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Lecture to discuss implicit attitudes in tort law

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This year's Monsanto Lecture at Valparaiso University School of Law will focus on a 7th Circuit case on transporting toxic liquid and implicit attitudes with regards to tort law.

Professors Jon Hanson, Harvard Law School, and Douglas Kysar, Yale Law School, will use Indiana Harbor Belt R.R. Co. v. American Cyanamid Co., 916 F.2d 1174 (7th Cir. 1990), in their March 19 lecture "Abnormally Dangerous: Inequality Dissonance and the Making of Tort Law." In Indiana Harbor, authored by Judge Richard Posner, the 7th Circuit Court of Appeals ruled a shipper of a hazardous chemical is held to a negligence standard for the consequences of a spill during a shipment, and that strict liability is only imposed when the high degree of risk associated with the activity can't be eliminated through due care.

The professors will examine what might explain why courts sometimes prefer a negligence standard when their logic could easily have led them to a strict liability alternative by using behavioral science.

There is growing evidence that the reasons people give for their behavior and decisions are rarely causal and are often confabulatory. The field of social cognition, for instance, has demonstrated through countless experiments that "implicit attitudes" and "implicit motives," which lie outside the purview of introspection, play a far more significant role in shaping our attitudes, ideologies, and behavior than most people realize or care to acknowledge.

The professors will discuss whether an understanding of those implicit processes might help explain why the Circuit Court held that the activity of transporting highly toxic and flammable chemicals through residential areas wasn't abnormally dangerous and thus not subject to strict liability.

The lecture begins at 4 p.m. CDT in Wesemann Hall, 656 S. Greenwich St. It is free and open to the public and one unit of CLE credit will be offered. A form will be available for self-reporting.

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  1. Someone off their meds? C'mon John, it is called the politics of Empire. Get with the program, will ya? How can we build one world under secularist ideals without breaking a few eggs? Of course, once it is fully built, is the American public who will feel the deadly grip of the velvet glove. One cannot lay down with dogs without getting fleas. The cup of wrath is nearly full, John Smith, nearly full. Oops, there I go, almost sounding as alarmist as Smith. Guess he and I both need to listen to this again: https://www.youtube.com/watch?v=CRnQ65J02XA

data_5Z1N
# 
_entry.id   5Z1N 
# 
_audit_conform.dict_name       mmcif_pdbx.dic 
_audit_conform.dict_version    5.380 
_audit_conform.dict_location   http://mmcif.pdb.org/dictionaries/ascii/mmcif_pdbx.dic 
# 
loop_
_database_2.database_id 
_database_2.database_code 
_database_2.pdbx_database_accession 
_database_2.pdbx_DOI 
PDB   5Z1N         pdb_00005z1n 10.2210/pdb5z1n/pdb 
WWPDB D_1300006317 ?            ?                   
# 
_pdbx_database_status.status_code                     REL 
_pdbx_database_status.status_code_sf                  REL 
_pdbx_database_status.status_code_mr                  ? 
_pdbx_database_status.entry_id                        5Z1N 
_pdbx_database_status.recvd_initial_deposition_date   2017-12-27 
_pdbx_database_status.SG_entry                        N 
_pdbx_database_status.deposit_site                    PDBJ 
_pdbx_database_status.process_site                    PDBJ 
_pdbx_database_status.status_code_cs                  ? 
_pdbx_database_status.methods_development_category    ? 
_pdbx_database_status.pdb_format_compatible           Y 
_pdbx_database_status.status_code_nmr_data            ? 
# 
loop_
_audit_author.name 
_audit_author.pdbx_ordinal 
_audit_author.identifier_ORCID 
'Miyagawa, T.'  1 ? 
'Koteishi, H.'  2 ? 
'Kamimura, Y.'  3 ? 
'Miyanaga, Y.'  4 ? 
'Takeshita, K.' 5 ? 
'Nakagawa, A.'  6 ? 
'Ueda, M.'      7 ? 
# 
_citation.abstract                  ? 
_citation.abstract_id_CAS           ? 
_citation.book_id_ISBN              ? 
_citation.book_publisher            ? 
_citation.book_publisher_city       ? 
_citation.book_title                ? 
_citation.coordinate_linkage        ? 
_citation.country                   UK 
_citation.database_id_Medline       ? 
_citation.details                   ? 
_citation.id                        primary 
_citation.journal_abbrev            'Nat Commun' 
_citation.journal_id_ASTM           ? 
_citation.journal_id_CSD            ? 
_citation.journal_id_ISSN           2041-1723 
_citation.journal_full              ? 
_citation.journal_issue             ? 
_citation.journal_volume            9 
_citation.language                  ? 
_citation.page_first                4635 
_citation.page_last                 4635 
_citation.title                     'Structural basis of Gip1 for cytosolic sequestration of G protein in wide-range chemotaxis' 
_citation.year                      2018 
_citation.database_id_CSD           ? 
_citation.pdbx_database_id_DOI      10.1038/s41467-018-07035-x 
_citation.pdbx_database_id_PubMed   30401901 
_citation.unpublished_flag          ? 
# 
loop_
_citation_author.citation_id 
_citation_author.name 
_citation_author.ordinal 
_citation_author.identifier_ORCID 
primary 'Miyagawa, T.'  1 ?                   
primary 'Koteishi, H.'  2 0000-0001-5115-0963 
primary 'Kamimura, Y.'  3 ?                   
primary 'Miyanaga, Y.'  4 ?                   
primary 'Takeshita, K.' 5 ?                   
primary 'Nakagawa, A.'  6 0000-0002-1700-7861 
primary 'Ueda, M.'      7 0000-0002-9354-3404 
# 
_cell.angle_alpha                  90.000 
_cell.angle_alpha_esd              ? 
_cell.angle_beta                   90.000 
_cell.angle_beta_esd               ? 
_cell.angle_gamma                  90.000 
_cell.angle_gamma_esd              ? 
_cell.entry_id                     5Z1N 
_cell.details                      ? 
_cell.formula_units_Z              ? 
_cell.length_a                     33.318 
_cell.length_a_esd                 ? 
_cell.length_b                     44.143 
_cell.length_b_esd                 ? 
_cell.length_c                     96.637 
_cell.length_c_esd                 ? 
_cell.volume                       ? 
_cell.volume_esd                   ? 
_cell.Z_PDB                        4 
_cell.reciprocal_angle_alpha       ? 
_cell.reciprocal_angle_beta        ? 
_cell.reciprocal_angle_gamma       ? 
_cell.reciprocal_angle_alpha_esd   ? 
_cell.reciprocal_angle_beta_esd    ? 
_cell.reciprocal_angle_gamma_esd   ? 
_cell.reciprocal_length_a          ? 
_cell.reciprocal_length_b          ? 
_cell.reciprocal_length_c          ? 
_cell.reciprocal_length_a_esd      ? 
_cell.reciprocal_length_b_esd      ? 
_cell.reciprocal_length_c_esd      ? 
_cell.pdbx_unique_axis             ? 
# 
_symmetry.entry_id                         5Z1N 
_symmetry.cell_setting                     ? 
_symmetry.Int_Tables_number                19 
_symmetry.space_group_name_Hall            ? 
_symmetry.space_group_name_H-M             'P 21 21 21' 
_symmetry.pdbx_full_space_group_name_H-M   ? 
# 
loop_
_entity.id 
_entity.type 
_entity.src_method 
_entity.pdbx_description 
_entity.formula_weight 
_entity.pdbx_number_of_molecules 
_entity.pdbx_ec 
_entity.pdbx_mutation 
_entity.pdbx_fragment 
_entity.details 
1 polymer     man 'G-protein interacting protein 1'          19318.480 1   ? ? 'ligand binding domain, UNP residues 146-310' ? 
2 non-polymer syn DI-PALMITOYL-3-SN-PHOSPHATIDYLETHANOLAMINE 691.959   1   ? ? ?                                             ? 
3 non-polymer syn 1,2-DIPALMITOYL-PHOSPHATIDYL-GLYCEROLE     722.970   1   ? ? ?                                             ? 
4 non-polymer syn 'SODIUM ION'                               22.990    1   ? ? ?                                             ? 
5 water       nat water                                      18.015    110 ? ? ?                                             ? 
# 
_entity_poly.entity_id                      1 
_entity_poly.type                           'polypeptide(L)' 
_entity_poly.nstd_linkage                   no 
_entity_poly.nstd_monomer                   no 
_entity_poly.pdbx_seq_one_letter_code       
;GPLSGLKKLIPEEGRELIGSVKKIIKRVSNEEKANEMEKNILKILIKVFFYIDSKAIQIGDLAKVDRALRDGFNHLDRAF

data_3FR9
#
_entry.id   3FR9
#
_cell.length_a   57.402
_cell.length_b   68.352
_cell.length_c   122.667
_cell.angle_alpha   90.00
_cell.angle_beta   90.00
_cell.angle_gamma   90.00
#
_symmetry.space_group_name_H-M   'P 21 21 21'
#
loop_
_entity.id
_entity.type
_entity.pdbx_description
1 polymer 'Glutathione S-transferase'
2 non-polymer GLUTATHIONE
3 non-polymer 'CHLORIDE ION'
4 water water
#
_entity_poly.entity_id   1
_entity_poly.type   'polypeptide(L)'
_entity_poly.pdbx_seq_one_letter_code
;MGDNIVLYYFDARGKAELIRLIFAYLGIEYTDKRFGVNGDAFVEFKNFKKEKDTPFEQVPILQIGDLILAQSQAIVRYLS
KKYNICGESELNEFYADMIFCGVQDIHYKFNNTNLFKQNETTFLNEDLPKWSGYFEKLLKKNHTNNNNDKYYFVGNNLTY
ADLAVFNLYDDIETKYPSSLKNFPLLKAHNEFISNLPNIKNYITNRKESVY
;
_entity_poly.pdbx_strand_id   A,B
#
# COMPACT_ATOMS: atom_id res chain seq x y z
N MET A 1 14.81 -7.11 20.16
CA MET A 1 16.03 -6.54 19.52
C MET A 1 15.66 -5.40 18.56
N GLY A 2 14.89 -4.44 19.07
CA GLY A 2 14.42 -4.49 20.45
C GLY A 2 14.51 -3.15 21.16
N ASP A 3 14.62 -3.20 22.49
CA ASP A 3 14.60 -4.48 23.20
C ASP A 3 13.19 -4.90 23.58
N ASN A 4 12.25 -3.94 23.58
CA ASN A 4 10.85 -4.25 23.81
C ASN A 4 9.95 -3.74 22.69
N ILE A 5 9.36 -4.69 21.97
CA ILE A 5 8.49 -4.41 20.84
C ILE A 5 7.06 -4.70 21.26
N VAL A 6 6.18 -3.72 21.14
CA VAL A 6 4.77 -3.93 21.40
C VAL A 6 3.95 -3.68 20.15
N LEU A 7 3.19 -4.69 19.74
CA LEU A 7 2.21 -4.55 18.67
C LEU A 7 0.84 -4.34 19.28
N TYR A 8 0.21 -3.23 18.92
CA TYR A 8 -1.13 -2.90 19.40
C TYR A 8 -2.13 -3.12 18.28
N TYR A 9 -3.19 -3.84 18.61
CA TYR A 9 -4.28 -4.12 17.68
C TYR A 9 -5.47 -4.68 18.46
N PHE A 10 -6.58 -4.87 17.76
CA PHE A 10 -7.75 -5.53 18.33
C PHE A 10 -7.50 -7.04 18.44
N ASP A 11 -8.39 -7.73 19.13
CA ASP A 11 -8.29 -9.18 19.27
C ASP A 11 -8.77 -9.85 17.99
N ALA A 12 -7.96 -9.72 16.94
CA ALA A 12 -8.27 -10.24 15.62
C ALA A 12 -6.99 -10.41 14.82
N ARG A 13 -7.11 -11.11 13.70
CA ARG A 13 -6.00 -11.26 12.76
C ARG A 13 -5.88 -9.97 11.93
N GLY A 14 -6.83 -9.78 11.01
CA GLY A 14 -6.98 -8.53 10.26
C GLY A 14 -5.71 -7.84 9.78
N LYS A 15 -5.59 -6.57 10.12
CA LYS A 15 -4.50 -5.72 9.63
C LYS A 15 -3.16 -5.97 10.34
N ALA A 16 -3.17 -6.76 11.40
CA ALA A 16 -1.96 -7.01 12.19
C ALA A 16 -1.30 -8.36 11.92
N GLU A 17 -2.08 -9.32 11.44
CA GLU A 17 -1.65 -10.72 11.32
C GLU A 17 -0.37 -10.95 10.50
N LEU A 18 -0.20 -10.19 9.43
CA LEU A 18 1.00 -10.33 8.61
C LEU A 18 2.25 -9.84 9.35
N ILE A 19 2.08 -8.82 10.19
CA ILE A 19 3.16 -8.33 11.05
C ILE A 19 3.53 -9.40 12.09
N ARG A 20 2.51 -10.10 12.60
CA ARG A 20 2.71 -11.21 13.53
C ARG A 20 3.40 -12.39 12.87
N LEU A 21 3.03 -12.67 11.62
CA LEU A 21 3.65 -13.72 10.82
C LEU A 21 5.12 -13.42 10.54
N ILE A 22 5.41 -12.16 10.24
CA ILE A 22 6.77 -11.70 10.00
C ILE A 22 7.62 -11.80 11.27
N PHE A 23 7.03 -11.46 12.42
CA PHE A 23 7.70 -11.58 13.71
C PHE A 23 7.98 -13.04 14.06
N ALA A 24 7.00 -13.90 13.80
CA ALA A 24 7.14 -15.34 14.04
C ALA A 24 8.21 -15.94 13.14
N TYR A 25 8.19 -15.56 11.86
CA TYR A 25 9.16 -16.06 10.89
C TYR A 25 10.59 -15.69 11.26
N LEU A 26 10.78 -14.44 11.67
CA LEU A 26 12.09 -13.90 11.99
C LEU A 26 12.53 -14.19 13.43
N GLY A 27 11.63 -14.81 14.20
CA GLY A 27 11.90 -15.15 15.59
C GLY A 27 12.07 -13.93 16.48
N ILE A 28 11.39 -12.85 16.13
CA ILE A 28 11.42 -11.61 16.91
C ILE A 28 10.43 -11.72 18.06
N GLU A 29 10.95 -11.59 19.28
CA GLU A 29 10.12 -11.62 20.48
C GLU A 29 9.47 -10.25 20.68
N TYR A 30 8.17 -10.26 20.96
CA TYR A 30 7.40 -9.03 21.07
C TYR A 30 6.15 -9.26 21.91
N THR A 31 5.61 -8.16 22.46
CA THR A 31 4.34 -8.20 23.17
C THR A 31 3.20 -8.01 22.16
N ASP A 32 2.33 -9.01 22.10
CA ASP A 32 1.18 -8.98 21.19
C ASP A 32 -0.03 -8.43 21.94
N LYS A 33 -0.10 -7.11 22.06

2. Charles Rice was one of the greatest of the so-called great generation in America. I was privileged to count him among my mentors. He stood firm for Christ and Christ's Church in the Spirit of Thomas More, always quick to be a good servant of the King, but always God's first. I had Rice come speak to 700 in Fort Wayne as Obama took office. Rice was concerned that this rise of aggressive secularism and militant Islam were dual threats to Christendom,er, please forgive, I meant to say "Western Civilization". RIP Charlie. You are safe at home.

  3. It's a big fat black mark against the US that they radicalized a lot of these Afghan jihadis in the 80s to fight the soviets and then when they predictably got around to biting the hand that fed them, the US had to invade their homelands, install a bunch of corrupt drug kingpins and kleptocrats, take these guys and torture the hell out of them. Why for example did the US have to sodomize them? Dubya said "they hate us for our freedoms!" Here, try some of that freedom whether you like it or not!!! Now they got even more reasons to hate us-- lets just keep bombing the crap out of their populations, installing more puppet regimes, arming one faction against another, etc etc etc.... the US is becoming a monster. No wonder they hate us. Here's my modest recommendation. How about we follow "Just War" theory in the future. St Augustine had it right. How about we treat these obvious prisoners of war according to the Geneva convention instead of torturing them in sadistic and perverted ways.

  4. As usual, John is "spot-on." The subtle but poignant points he makes are numerous and warrant reflection by mediators and users. Oh but were it so simple.

  5. ACLU. Way to step up against the police state. I see a lot of things from the ACLU I don't like but this one is a gold star in its column.... instead of fighting it the authorities should apologize and back off.

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